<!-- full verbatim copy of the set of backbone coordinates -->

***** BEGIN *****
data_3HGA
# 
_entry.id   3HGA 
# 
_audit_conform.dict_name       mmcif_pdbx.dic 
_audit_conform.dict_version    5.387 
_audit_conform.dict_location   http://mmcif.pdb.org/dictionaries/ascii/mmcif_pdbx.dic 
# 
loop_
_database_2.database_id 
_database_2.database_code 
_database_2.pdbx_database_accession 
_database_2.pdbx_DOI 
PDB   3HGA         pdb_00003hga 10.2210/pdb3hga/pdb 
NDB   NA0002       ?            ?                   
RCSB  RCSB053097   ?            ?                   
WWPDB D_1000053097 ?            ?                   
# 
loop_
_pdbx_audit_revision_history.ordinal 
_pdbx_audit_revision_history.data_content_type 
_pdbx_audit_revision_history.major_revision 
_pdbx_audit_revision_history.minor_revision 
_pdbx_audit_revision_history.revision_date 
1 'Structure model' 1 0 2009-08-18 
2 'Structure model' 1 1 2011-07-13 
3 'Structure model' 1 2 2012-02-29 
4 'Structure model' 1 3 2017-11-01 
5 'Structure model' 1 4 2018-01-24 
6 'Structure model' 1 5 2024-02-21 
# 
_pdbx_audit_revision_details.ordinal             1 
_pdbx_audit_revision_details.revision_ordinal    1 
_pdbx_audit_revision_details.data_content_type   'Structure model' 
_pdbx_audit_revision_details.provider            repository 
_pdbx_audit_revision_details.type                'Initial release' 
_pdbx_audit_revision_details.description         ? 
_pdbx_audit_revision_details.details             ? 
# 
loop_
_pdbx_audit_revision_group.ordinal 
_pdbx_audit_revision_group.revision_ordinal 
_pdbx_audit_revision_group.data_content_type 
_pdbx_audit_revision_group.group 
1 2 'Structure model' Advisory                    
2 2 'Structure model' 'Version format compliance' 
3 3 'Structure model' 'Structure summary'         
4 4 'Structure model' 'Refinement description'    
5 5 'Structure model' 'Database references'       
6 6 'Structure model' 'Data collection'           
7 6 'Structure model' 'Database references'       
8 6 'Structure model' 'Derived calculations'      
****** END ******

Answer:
data_3HGA
# 
_entry.id   3HGA 
# 
_audit_conform.dict_name       mmcif_pdbx.dic 
_audit_conform.dict_version    5.387 
_audit_conform.dict_location   http://mmcif.pdb.org/dictionaries/ascii/mmcif_pdbx.dic 
# 
loop_
_database_2.database_id 
_database_2.database_code 
_database_2.pdbx_database_accession 
_database_2.pdbx_DOI 
PDB   3HGA         pdb_00003hga 10.2210/pdb3hga/pdb 
NDB   NA0002       ?            ?                   
RCSB  RCSB053097   ?            ?                   
WWPDB D_1000053097 ?            ?                   
# 
loop_
_pdbx_audit_revision_history.ordinal 
_pdbx_audit_revision_history.data_content_type 
_pdbx_audit_revision_history.major_revision 
_pdbx_audit_revision_history.minor_revision 
_pdbx_audit_revision_history.revision_date 
1 'Structure model' 1 0 2009-08-18 
2 'Structure model' 1 1 2011-07-13 
3 'Structure model' 1 2 2012-02-29 
4 'Structure model' 1 3 2017-11-01 
5 'Structure model' 1 4 2018-01-24 
6 'Structure model' 1 5 2024-02-21 
# 
_pdbx_audit_revision_details.ordinal             1 
_pdbx_audit_revision_details.revision_ordinal    1 
_pdbx_audit_revision_details.data_content_type   'Structure model' 
_pdbx_audit_revision_details.provider            repository 
_pdbx_audit_revision_details.type                'Initial release' 
_pdbx_audit_revision_details.description         ? 
_pdbx_audit_revision_details.details             ? 
# 
loop_
_pdbx_audit_revision_group.ordinal 
_pdbx_audit_revision_group.revision_ordinal 
_pdbx_audit_revision_group.data_content_type 
_pdbx_audit_revision_group.group 
1 2 'Structure model' Advisory                    
2 2 'Structure model' 'Version format compliance' 
3 3 'Structure model' 'Structure summary'         
4 4 'Structure model' 'Refinement description'    
5 5 'Structure model' 'Database references'       
6 6 'Structure model' 'Data collection'           
7 6 'Structure model' 'Database references'       
8 6 'Structure model' 'Derived calculations'      